Upcoming Show: December 2nd
David V. D’Andrea interview
Excerpts from an interview by Rebecca Czaicka for her dissertation,”Psychedelic Art and its influence on contemporary Illustration”.
There’s a clear influence of Psychedelic Art in your work, has your work always revolved around this theme?
I’m not certain. It hasn’t been a planned theme, although I’ve always been heavily influenced by music and design created by people with their “3rd eye glowing”, to quote Scott Weinrich. I’m influenced by nature which is inherently very, very psychedelic! I suppose my work becomes increasingly psychedelic as I become more and more comfortable with conveying my inner journey, better at putting it on paper.
I think that at the core of Psychedelic Art is the artist’s inner vision on paper…and in turn the viewer’s moment of realization…of “I KNOW that too” or “I’ve seen that too”. Since psychedelic drugs and meditation are congruent to the ultimate heightened visionary state, the shared visions are plentiful. Great Psychedelic Art is at once very personal and entirely universal.
When developing new artwork, where do you look for your inspiration?
I spend a night immersed in “research”. This entails flipping through books of classic art, design, natural history etc, often a bottle of wine, salvia occasionally. I love my record collection, so I spend time with that. Good sci-fi or natural history books, heraldic studies, vintage underground comics or 70’s magazines such as Eerie or Nightmare. I meditate in silence or lay down on the floor w/ headphones and Earth 2.
It’s all really an inward looking. I always have a sketchbook at hand, and hopefully emerge with some ideas on paper the next morning.
Who are your design heroes, from the past and present?
My favorite contemporary artists are Barron Storey, Arik Roper, Kiki Smith, Daniel Higgs, Vania Zouravliov, Roger Dean, Alan Lee…
From the past, Barney Bubbles, Rick Griffin, Harry Clarke, Ivan Bilibin…
What is it about Psychedelic Art that makes you want to re-interpret it in your own way?
Well, if anything, I think I’m just plugging in to the same channels, the same psychic stream, as the classic poster artists and designers of the past. That might cause easily identifiable parallels in graphics. But really, I think Psychedelic Art is each artists’ view of that world beyond the veil, and the particular way they each choose to explain it on paper.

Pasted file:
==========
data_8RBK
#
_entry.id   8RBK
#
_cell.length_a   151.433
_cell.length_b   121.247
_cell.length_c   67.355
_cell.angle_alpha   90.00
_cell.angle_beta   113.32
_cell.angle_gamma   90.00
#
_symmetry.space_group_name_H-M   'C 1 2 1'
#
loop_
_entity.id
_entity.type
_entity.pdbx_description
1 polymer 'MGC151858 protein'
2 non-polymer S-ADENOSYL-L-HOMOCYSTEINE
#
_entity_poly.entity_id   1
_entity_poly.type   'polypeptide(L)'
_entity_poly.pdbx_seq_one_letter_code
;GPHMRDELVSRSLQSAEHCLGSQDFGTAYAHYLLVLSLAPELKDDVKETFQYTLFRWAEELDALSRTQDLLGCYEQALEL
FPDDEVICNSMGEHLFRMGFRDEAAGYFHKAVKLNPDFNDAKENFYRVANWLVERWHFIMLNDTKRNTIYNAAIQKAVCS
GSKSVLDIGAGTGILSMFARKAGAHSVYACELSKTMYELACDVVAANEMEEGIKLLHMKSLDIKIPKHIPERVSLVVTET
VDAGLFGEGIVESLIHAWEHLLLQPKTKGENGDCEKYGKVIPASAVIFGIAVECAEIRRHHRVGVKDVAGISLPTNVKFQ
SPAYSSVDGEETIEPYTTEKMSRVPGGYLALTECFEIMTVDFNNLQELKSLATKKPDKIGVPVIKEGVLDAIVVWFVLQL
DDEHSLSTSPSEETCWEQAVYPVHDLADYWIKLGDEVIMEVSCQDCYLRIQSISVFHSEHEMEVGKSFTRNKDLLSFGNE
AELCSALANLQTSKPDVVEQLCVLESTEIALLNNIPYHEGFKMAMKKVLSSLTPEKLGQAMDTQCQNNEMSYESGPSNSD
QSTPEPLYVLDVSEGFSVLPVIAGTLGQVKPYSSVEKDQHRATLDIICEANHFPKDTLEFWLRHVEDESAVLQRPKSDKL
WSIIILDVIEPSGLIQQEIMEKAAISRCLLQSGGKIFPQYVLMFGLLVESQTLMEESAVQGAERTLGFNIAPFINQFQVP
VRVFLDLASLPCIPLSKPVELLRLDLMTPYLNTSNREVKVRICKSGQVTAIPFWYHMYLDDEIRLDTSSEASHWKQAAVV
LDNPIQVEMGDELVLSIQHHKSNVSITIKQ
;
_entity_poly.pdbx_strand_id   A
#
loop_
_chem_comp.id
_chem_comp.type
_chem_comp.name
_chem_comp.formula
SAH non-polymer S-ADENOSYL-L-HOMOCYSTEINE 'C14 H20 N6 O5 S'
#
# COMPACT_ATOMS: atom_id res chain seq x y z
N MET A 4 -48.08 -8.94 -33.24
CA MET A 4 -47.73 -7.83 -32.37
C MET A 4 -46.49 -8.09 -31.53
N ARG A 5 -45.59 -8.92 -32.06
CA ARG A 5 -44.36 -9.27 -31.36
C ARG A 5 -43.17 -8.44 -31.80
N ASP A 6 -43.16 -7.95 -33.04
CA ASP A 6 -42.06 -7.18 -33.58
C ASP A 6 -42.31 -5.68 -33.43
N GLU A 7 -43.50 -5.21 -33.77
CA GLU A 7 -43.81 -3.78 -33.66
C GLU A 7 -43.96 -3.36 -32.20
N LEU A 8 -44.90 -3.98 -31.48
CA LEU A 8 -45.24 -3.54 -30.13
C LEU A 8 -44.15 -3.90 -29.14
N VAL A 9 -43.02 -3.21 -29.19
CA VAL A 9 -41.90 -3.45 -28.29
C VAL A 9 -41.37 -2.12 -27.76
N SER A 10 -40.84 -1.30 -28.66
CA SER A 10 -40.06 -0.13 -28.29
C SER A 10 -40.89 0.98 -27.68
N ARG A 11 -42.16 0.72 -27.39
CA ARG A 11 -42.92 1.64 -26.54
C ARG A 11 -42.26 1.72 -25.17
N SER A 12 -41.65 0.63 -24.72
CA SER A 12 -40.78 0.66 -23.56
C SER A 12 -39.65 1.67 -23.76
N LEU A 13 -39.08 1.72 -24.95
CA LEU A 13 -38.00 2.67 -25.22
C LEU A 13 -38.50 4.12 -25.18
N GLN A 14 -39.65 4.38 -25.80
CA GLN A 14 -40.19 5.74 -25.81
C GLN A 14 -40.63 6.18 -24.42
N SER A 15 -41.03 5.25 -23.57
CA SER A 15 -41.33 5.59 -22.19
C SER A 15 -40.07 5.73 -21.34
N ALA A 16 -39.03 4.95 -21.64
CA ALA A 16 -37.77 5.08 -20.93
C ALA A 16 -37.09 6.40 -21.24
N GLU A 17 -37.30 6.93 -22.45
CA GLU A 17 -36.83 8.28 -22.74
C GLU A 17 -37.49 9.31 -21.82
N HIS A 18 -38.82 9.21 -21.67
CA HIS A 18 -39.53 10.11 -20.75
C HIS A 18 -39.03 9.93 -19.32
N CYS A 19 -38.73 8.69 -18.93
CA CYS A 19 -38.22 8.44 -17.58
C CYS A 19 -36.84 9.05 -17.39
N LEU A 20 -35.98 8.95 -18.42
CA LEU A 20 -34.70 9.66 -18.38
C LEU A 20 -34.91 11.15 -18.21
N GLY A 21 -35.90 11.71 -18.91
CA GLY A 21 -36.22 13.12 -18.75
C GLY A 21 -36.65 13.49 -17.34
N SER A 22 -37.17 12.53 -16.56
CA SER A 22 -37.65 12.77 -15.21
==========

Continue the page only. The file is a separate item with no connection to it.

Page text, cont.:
Nowadays, if I do lettering that references Griffin or use colors from Moscoso’s palette, it’s simply a nod to them. Much of the music that I am into is either from their generation or direct descendants of it. The coupling of live music and art was at a peak during their era, and in many ways I’m riding the wave that they created. The re-interpretation is a conscious nod, although I try to keep my own style and vision as the focus of each piece.
A lot of your work is print and packaging, how do you get most of your commissions? (e.g word of mouth, website etc)
I began in the mid 90’s by producing photocopied flyers for local shows. It has all evolved organically from there. At this point I do get a lot of people approaching me, so i just do my best and one job leads to the next. I screen print all my own posters here at Monolith Press. The printing has become an important part of my process, so I really enjoy producing show posters for bands I like. It’s a never ending struggle, both to maintain financially and the decisions involved in maintaining a healthy drive to create.
Alan Forbes interview
Interview by Erin Cadigan, curator of the “Psychedelic Bicycle Ride” show, August 2010, San Francisco.
What can we say about Alan Forbes? Definitely one of the most prolific of the new guard of psychedelic rock poster artists. Incorporating nature and humanistic imagery with sacred symbology his work is very well known in the heavy rock, metal and indie scenes. There is something creepy yet mesmerizing in the fluidity of his ink work, it calls to mind poster masters like Mucha and the San Franscisco “Big 5″ yet delves into the present and future creating a modern style of his own. Here’s Alan in his own words……
At what age did you know you wanted to be a professional artist?
I honestly cannot think of anything else I have ever wanted to do. Ever since I was a kid I have always been driven to draw constantly. I have done a couple day jobs,and each time it has taken me back to artwork.
Who are your favorite artists?
I have loved the sixties posters. Rick Griffin, Mouse and Kelley, Greg Irons. I also really dig the work of Arik Roper and David Dandrea.
What moves you to create psychedelic or visionary art?
What inspires me to do the work I do is usually a ton of reading (lately “nog ” by Rudolph Wurlitzer and yet more Alan Watts). Also a lot of my surroundings here in San Francisco and the Bay Area. I am lucky to be in such an amazing city with endless access to nature. I guess you can say I wander around in my head every day.
What medium do you work in? What is your process to complete art?
For posters I only like to work in brush and ink. No computers, everything hand drawn and lettered. As for paintings, it is oil and acrylics.